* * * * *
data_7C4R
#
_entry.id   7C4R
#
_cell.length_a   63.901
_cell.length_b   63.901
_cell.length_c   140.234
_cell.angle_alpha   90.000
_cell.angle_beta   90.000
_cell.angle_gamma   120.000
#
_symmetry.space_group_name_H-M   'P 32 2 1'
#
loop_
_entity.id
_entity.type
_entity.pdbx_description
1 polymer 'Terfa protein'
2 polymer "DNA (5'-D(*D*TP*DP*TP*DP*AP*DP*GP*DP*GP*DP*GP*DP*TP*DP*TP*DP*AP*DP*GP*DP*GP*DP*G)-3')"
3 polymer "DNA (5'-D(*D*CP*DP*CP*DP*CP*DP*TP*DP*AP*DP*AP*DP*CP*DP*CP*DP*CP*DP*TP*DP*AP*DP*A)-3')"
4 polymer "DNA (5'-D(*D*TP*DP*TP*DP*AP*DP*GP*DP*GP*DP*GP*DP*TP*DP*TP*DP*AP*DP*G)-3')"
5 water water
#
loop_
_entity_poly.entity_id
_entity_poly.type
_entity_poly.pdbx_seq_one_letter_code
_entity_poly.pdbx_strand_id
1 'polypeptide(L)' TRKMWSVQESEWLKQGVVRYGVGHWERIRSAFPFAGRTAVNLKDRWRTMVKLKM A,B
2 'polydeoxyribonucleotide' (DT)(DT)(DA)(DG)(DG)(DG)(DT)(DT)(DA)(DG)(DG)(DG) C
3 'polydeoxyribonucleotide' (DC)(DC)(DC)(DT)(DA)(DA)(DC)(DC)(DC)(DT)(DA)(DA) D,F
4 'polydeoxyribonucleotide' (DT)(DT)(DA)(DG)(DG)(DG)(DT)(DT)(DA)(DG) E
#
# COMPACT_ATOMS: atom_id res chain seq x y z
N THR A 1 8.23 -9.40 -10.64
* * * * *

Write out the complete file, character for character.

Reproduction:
data_7C4R
#
_entry.id   7C4R
#
_cell.length_a   63.901
_cell.length_b   63.901
_cell.length_c   140.234
_cell.angle_alpha   90.000
_cell.angle_beta   90.000
_cell.angle_gamma   120.000
#
_symmetry.space_group_name_H-M   'P 32 2 1'
#
loop_
_entity.id
_entity.type
_entity.pdbx_description
1 polymer 'Terfa protein'
2 polymer "DNA (5'-D(*D*TP*DP*TP*DP*AP*DP*GP*DP*GP*DP*GP*DP*TP*DP*TP*DP*AP*DP*GP*DP*GP*DP*G)-3')"
3 polymer "DNA (5'-D(*D*CP*DP*CP*DP*CP*DP*TP*DP*AP*DP*AP*DP*CP*DP*CP*DP*CP*DP*TP*DP*AP*DP*A)-3')"
4 polymer "DNA (5'-D(*D*TP*DP*TP*DP*AP*DP*GP*DP*GP*DP*GP*DP*TP*DP*TP*DP*AP*DP*G)-3')"
5 water water
#
loop_
_entity_poly.entity_id
_entity_poly.type
_entity_poly.pdbx_seq_one_letter_code
_entity_poly.pdbx_strand_id
1 'polypeptide(L)' TRKMWSVQESEWLKQGVVRYGVGHWERIRSAFPFAGRTAVNLKDRWRTMVKLKM A,B
2 'polydeoxyribonucleotide' (DT)(DT)(DA)(DG)(DG)(DG)(DT)(DT)(DA)(DG)(DG)(DG) C
3 'polydeoxyribonucleotide' (DC)(DC)(DC)(DT)(DA)(DA)(DC)(DC)(DC)(DT)(DA)(DA) D,F
4 'polydeoxyribonucleotide' (DT)(DT)(DA)(DG)(DG)(DG)(DT)(DT)(DA)(DG) E
#
# COMPACT_ATOMS: atom_id res chain seq x y z
N THR A 1 8.23 -9.40 -10.64